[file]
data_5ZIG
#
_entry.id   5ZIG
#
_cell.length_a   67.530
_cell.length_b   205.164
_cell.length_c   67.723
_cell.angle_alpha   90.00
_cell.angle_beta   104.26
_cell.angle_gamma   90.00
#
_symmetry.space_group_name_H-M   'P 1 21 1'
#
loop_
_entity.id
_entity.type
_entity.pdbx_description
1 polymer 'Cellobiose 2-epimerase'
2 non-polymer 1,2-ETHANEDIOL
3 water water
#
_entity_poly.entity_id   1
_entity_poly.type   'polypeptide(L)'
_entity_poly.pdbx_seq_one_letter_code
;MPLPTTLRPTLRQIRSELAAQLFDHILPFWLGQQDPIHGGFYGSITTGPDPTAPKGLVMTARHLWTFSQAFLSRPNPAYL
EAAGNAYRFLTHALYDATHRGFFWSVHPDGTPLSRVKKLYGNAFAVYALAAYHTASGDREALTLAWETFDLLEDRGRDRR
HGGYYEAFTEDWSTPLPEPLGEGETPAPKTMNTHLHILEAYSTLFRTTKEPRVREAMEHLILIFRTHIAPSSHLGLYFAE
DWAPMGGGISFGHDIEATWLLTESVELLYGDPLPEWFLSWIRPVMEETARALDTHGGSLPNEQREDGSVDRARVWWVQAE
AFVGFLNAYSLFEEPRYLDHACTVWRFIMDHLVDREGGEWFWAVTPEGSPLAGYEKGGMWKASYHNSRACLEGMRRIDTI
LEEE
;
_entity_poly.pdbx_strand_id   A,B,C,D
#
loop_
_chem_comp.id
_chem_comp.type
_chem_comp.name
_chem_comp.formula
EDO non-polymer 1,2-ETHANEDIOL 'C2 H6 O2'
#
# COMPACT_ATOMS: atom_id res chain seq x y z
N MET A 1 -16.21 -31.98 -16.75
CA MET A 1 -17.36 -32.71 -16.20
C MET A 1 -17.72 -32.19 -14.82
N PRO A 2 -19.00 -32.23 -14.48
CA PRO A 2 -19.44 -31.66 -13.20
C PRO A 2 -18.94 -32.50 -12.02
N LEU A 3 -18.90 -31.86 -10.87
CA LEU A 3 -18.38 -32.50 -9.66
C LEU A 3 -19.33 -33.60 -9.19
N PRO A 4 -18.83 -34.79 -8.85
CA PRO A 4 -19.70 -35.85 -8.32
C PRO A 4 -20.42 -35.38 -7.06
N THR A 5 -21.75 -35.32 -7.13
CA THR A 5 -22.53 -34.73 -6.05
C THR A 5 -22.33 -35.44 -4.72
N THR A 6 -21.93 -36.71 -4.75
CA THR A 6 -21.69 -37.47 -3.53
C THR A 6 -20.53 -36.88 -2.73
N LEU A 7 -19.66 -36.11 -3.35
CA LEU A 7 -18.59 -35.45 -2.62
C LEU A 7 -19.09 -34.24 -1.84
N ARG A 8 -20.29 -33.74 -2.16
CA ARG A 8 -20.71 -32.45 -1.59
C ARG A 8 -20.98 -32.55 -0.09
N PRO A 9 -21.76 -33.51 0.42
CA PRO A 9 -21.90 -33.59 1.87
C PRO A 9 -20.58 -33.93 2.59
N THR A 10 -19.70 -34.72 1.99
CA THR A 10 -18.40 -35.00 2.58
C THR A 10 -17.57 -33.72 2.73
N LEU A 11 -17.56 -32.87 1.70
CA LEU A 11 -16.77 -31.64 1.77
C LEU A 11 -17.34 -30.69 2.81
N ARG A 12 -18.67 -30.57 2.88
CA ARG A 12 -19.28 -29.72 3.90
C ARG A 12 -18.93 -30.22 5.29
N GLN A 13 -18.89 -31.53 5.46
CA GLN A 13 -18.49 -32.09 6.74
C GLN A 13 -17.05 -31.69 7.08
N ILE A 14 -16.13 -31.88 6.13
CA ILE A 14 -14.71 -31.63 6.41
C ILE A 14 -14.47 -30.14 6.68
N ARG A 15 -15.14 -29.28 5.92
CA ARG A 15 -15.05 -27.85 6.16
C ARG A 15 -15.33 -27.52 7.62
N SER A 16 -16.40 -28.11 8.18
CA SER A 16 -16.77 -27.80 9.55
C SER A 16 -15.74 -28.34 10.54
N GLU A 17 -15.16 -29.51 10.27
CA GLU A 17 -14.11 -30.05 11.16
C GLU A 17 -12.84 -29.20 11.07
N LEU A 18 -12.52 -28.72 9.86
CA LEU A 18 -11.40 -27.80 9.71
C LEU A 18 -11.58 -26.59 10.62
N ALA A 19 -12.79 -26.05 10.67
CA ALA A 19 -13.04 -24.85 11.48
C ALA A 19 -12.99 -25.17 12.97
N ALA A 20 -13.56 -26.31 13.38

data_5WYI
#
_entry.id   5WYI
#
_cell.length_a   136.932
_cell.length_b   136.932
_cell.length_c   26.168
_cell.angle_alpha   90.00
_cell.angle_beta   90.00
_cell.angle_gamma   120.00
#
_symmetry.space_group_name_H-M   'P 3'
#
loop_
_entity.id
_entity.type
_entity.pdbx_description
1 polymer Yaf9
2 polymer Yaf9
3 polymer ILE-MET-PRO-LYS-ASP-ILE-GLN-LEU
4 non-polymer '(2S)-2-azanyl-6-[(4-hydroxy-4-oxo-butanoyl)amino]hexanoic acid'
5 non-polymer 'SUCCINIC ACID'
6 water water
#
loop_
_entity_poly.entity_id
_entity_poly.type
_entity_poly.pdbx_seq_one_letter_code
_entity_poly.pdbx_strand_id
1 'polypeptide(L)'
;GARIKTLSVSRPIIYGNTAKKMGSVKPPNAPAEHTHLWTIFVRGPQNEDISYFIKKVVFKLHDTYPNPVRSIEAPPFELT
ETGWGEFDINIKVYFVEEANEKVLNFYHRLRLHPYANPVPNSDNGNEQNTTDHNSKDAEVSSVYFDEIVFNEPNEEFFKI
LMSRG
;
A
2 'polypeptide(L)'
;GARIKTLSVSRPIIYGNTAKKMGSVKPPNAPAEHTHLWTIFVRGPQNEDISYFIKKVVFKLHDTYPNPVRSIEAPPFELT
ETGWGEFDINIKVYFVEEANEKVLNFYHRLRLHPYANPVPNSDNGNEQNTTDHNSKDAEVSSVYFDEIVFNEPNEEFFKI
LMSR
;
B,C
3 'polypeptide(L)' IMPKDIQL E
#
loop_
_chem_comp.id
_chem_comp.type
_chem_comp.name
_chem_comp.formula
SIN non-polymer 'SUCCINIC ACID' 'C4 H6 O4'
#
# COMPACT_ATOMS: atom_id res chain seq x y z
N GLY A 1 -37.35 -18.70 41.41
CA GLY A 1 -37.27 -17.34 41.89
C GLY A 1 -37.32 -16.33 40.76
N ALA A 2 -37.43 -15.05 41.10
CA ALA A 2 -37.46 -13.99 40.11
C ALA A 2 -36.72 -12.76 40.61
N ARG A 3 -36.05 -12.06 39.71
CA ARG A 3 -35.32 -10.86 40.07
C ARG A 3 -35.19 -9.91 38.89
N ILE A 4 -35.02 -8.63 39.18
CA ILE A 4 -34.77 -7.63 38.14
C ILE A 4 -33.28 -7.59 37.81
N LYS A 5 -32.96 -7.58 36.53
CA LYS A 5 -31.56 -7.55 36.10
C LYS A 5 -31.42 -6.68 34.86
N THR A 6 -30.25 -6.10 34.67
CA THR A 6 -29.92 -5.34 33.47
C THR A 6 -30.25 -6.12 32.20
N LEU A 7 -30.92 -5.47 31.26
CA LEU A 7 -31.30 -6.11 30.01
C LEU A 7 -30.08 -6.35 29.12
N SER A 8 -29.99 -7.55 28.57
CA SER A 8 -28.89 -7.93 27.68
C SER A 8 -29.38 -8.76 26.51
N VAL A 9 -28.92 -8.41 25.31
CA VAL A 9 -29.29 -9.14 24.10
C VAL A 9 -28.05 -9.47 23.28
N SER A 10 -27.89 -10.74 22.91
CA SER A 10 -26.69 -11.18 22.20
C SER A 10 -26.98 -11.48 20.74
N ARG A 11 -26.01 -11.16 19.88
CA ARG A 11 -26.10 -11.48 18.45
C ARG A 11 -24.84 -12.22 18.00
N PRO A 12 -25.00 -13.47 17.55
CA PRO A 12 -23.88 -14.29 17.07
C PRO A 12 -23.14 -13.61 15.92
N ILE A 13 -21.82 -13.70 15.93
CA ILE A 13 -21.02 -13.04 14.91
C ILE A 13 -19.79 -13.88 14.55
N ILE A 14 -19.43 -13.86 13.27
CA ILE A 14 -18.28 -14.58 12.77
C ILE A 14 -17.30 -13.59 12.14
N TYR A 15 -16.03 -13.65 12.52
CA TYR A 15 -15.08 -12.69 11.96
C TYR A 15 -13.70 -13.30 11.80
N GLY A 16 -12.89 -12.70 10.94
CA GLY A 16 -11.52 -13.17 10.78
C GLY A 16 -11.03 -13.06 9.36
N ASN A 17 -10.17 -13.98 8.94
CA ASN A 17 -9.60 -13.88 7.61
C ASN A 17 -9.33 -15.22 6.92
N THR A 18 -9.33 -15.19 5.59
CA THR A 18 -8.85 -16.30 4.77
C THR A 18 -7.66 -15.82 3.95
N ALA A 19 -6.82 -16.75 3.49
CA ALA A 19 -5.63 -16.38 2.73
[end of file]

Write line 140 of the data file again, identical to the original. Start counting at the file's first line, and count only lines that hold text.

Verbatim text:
B,C